Infant speech discrimination can follow multiple trajectories depending on the language and the specific phonemes involved. Two understudied languages in terms of the development of infants' speech discrimination are Arabic and Hebrew. Purpose: The purpose of the present study was to examine the influence of listening experience with the native language on the discrimination of the voicing contrast /ba-pa/ in Arabic-learning infants whose native language includes only the phoneme /b/ and in Hebrew-learning infants whose native language includes both phonemes. Method: 128 Arabic-learning infants and Hebrew-learning infants, 4-to-6 and 10-to-12-month-old infants, were tested with the Visual Habituation Procedure. Results: The results showed that 4-to-6-month-old infants discriminated between /ba-pa/ regardless of their native language and order of presentation. However, only 10-to-12-month-old infants learning Hebrew retained this ability. 10-to-12-month-old infants learning Arabic did not discriminate the change from /ba/ to /pa/ but showed a tendency for discriminating the change from /pa/ to /ba/. Conclusions: This is the first study to report on the reduced discrimination of /ba-pa/ in older infants learning Arabic. Our findings are consistent with the notion that experience with the native language changes discrimination abilities and alters sensitivity to non-native contrasts, thus providing evidence for 'top-down' processing in young infants. The directional asymmetry in older infants learning Arabic can be explained by assimilation of the non-native consonant /p/ to the native Arabic category /b/ as predicted by current speech perception models.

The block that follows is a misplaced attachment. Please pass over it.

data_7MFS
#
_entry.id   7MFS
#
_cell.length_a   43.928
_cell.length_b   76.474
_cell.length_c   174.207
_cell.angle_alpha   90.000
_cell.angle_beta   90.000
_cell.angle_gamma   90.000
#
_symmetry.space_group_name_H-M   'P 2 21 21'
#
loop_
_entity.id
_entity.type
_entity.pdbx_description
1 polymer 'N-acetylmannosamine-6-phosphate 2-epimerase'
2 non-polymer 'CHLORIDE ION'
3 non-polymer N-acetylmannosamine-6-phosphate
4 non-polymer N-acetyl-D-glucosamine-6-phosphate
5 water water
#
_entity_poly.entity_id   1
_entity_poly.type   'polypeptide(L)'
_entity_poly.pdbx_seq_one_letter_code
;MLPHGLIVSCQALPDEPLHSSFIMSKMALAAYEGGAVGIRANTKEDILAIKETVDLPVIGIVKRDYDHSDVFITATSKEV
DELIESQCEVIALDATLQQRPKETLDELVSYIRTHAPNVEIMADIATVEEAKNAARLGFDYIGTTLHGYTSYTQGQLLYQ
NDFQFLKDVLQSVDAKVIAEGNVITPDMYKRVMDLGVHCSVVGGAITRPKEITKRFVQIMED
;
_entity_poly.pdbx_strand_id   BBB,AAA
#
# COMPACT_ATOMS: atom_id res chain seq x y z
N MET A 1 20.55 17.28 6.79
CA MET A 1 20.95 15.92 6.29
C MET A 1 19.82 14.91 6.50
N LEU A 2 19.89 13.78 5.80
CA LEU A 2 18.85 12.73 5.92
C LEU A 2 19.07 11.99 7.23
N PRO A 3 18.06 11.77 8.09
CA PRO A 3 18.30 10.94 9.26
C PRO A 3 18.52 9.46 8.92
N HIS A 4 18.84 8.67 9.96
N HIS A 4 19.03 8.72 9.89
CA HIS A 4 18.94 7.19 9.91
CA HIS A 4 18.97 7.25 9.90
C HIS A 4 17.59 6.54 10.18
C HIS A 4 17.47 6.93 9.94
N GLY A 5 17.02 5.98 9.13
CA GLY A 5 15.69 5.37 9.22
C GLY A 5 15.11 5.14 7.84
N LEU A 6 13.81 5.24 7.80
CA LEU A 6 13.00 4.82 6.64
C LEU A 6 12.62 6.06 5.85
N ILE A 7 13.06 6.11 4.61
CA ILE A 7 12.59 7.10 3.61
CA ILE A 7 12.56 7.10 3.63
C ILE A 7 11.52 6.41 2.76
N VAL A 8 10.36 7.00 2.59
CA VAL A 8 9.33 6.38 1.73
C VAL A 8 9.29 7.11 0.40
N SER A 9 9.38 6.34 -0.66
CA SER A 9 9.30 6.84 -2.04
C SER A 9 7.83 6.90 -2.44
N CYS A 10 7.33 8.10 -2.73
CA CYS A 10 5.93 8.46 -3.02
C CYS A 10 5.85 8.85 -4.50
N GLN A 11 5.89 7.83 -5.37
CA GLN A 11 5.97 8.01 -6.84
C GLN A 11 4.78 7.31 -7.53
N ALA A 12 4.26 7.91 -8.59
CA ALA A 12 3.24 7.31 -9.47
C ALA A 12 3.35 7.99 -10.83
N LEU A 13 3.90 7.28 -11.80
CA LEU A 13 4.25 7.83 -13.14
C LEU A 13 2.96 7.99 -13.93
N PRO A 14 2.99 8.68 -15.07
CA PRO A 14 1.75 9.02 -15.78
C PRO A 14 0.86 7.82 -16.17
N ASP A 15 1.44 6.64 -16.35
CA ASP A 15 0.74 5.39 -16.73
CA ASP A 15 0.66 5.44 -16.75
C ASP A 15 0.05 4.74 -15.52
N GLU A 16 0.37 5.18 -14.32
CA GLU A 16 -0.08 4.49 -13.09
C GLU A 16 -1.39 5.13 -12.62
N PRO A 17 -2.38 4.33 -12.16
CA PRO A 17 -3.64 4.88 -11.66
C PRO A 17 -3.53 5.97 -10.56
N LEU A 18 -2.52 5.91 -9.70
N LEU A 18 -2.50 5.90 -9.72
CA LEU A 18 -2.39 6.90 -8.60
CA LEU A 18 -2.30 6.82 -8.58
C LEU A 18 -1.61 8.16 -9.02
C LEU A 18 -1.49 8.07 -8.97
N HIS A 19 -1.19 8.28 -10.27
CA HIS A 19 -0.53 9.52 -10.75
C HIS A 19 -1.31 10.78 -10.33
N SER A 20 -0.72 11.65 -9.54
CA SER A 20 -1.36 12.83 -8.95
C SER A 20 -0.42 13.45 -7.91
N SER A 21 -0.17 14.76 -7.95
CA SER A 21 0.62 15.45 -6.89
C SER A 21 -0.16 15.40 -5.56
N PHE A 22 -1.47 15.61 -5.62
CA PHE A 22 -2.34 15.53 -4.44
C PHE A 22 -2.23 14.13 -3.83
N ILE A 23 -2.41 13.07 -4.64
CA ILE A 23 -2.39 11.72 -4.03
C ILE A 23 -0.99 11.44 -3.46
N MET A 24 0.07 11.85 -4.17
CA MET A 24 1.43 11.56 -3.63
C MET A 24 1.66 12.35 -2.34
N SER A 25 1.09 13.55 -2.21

- Arabic and Hebrew-learning infants
- Discrimination of voicing contrast
- Language development
- Listening experience
- Native and non-native contrasts
- Speech perception in infants